Keeping secrets is hard. Especially when you are bursting to tell. Oliver and I had decided to keep quiet, following textbook advice. Google (the most reliable tool I have in my life just now) advised us to wait, as there are a thousand things that can go wrong or complicate matters. I chose to focus totally on work, and studying for my upcoming teaching exam in Ballet. It was easy enough to look busy and bustling at my desk, but really the thought of a baby was taking over my life. I could not concentrate on anything but that.
Another hard (and ridiculous) part of not telling is that is makes it seem less real somehow. I had many occasions where I found myself wondering had I dreamed the positive result? Could it have been there when I did the test, but now it’s disappeared? Or had I just jolly well made the whole thing up?! Another five or so empty test packets later and I felt somewhat re-assured. In hindsight, I should have made the most of this symptom-free time, as the next part was a lot more tiresome.
Our lovely new house was finally ready. We had been waiting over a year for our new-build. Luckily we chose a five bedroom, so we will have plenty of space for one more! Moving day went totally to plan. I managed to carry the lightest items, and generally directed the whole thing without having to do very much at all. Family came round to build the new bed that evening, which meant that I could busy myself making tea and fetching snacks, ensuring no one noticed that I was avoiding the carrying and lifting. I had the full week off work to get on with home making, and everything was falling nicely into place. I had a great time unpacking suitcases, finding things that I hadn’t seen in the last twelve months. We got married in August 2012, and as we were living temporarily with parents, we had packed everything away. It was so nice to re-open the wedding gifts and re-read the lovely cards and the kind messages from our guestbook. Our brand new furniture was delivered, I arranged for the blinds to be fitted, pictures were hung and the Christmas tree went up. It felt like home and having our own space was such a treat. Then I started being sick.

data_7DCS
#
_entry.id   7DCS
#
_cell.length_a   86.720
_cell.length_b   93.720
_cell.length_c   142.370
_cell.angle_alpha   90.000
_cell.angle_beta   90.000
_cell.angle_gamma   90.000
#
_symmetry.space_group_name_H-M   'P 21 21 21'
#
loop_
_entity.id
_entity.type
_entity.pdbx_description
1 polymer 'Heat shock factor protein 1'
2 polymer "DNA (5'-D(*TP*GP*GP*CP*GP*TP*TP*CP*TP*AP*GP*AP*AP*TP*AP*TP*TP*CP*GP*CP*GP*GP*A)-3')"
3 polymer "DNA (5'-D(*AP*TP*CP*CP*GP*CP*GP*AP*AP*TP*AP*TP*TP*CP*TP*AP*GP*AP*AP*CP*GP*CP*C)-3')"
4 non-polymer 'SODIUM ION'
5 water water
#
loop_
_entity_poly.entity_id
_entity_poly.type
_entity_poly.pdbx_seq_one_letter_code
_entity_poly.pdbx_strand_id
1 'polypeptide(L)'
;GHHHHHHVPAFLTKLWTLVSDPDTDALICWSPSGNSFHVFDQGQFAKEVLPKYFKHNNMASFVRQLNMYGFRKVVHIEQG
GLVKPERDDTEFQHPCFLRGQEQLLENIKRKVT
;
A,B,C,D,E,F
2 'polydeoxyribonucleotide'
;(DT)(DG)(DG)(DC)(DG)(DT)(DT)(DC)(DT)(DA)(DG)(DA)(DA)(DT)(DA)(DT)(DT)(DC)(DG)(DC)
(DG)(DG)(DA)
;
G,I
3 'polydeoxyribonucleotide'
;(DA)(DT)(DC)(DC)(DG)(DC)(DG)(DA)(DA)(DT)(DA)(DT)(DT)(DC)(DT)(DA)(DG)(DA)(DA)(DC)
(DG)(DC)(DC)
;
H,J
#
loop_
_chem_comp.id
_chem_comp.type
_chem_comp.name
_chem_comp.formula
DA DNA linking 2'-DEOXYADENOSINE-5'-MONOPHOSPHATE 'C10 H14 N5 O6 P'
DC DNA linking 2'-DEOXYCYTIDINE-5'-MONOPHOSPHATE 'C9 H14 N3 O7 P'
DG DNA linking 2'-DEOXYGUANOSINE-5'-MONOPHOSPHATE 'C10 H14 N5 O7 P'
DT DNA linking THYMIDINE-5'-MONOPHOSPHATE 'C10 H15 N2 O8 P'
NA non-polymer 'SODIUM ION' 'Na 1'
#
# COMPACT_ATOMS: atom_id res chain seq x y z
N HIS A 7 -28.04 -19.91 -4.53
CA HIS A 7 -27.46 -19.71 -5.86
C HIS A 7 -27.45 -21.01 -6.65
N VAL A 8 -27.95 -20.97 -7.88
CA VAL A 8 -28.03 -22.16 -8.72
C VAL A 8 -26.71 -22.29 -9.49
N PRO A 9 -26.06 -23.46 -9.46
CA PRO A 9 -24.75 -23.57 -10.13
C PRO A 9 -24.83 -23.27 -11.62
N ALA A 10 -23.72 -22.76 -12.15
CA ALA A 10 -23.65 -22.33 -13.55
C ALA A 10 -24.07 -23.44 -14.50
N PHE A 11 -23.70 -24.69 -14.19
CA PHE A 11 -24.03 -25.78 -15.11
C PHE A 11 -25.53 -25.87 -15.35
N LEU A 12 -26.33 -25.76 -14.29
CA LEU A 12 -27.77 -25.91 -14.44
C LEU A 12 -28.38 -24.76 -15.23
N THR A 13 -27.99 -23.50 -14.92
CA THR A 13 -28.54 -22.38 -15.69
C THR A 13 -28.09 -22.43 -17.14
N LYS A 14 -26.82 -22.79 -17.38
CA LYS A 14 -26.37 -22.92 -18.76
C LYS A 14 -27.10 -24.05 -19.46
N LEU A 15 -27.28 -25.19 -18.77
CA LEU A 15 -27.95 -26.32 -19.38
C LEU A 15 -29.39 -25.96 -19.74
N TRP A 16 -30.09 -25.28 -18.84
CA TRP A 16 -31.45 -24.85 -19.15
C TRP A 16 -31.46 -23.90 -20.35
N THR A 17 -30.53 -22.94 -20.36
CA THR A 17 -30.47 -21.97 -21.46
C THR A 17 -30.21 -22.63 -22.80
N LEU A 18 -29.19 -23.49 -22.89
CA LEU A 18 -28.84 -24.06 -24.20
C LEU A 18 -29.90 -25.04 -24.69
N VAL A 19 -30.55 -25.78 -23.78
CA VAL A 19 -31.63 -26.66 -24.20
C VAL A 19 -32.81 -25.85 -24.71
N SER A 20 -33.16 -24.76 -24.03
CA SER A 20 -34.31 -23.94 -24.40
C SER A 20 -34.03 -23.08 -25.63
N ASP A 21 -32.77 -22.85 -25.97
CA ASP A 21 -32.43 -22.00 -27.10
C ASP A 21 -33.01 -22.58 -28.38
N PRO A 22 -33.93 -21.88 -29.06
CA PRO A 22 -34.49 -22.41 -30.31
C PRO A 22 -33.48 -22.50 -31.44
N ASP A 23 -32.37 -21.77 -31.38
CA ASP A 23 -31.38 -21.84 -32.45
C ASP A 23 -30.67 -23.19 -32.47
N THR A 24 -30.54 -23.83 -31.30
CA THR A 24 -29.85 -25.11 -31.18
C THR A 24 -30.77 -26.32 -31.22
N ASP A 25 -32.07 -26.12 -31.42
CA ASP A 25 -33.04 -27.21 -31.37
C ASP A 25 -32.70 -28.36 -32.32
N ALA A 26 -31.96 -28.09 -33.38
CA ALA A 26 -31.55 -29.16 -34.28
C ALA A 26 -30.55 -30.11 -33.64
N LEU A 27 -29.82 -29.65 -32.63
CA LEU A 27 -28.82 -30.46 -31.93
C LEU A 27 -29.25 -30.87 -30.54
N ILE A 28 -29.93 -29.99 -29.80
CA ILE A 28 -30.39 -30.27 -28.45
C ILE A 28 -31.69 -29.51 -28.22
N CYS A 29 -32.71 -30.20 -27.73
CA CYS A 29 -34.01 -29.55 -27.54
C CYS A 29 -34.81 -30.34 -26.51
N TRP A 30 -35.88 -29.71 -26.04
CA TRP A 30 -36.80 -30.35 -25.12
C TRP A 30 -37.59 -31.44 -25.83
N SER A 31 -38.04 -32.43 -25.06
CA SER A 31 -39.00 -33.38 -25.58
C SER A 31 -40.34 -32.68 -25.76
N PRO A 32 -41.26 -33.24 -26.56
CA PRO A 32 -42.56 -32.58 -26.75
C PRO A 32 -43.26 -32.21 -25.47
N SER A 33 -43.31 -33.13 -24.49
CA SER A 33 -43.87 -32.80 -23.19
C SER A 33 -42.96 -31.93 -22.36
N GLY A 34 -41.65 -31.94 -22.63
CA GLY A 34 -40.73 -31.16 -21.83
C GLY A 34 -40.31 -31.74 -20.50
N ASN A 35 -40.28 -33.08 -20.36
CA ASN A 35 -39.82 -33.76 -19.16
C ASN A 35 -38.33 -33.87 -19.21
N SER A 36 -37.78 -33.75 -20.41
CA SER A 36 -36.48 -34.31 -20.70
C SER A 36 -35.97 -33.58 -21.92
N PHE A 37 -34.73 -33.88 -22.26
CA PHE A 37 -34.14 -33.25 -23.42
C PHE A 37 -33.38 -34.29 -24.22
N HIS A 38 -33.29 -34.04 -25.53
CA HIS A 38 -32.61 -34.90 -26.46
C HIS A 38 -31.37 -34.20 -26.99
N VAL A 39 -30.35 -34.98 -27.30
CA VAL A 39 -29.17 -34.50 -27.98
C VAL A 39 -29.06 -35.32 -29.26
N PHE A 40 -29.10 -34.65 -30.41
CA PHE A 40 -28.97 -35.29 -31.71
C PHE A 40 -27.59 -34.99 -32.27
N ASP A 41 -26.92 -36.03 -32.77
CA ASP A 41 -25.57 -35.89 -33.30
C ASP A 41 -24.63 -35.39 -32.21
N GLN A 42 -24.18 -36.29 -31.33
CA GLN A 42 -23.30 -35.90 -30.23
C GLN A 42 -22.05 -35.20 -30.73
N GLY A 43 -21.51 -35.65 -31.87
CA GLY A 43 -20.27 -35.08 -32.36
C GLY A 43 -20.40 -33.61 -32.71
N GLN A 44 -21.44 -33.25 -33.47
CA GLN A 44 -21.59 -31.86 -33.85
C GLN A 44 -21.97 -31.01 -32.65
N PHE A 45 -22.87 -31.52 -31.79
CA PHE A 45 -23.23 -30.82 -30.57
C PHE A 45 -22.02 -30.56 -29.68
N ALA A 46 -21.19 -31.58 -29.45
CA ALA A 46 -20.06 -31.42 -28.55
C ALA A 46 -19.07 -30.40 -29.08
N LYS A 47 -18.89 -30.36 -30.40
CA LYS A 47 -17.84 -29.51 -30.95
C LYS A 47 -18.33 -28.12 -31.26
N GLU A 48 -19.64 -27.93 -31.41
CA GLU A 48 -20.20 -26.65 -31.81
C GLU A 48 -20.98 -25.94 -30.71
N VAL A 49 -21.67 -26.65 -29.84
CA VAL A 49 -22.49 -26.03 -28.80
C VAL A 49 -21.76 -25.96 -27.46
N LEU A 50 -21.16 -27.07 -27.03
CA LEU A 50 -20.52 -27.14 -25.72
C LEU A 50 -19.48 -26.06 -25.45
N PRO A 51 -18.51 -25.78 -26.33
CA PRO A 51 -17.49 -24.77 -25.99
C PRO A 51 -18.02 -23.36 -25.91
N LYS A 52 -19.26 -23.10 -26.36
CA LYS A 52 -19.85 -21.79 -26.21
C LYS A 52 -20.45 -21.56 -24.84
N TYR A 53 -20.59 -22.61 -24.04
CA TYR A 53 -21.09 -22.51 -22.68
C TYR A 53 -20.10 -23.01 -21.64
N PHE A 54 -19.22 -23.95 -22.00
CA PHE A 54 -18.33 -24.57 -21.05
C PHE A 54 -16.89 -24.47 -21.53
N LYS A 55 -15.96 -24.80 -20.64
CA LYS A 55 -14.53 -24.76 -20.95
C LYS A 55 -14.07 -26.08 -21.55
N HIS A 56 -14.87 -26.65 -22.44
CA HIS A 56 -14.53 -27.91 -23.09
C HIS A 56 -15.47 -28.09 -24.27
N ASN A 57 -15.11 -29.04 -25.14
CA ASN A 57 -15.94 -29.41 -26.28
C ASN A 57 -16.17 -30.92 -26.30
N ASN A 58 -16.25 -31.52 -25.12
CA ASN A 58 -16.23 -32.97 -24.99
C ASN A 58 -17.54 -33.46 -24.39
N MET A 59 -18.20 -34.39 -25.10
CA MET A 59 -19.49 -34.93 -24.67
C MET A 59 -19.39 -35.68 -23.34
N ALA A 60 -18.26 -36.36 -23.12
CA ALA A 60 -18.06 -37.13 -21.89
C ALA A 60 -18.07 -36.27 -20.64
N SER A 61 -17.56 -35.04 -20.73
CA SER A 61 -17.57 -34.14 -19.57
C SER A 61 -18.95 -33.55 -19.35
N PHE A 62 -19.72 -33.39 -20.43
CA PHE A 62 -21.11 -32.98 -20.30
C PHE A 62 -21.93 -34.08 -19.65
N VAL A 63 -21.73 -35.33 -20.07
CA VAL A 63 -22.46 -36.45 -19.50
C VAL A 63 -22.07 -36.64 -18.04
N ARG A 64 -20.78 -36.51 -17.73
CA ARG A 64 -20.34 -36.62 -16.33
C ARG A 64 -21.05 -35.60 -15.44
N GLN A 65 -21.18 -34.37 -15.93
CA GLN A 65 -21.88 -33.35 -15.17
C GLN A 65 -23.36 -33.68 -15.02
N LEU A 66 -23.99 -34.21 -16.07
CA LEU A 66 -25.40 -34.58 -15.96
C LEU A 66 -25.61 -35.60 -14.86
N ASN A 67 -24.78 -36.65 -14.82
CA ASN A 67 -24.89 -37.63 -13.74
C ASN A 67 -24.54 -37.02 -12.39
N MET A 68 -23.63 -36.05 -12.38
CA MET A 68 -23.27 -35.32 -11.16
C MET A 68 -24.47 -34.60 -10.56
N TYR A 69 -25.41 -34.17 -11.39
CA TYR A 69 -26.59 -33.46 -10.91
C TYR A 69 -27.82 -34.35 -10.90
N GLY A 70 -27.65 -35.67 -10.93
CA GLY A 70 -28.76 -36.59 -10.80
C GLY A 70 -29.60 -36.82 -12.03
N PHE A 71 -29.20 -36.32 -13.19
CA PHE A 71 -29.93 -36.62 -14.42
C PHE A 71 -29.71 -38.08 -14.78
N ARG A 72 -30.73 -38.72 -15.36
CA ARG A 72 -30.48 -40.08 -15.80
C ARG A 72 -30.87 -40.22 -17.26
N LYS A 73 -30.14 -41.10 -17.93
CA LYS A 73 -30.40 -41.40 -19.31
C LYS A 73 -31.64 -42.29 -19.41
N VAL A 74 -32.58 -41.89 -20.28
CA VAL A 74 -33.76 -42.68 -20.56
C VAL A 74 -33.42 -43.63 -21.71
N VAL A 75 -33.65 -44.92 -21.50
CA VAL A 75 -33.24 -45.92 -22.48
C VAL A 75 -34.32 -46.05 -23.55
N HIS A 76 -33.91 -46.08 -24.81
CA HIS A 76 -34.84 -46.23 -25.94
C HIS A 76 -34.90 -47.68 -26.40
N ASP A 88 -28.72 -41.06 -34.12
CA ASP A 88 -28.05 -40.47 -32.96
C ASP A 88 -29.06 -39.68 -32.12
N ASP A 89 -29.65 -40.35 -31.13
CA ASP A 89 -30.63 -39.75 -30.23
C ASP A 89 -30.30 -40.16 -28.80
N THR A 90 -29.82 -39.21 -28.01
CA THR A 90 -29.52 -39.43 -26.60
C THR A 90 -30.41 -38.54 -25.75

I returned to work (heaven knows how), and generally busied myself. Aside from bursting publicly into tears on three separate occasions, I did pretty well. Water began to taste like rusty nails, which I initially blamed on the new plumbing, until a bottle of Evian confirmed that my tastes had changed. I couldn’t eat in the work canteen as it smelled of food, and fruit was definitely off my menu. Have you noticed that the only unscented foods are bad for you? Bread, chips and plain crisps were all I could stomach. Needless to say this is the time of your life when you are most enthused to optimise your healthy eating, and yet the hardest time to do so. You aren’t supposed to drink caffeine before twelve weeks, and I couldn’t face anything scented, so it was fair to say that I wasn’t drinking very much. I would set my alarm early and Oliver would bring me some cereal in bed, as the smell of the kitchen first thing was a sure-fire vomit-trigger. For the record, my kitchen smells the same as the rest of the house, apparently. I would get up very slowly, get ready, be sick, re-brush my teeth, and off to work I would go. I had accommodated sickness into my morning routine. Granted, I was exhausted constantly, longing for naps at work, and getting straight into pyjamas as soon as I got home. But I managed.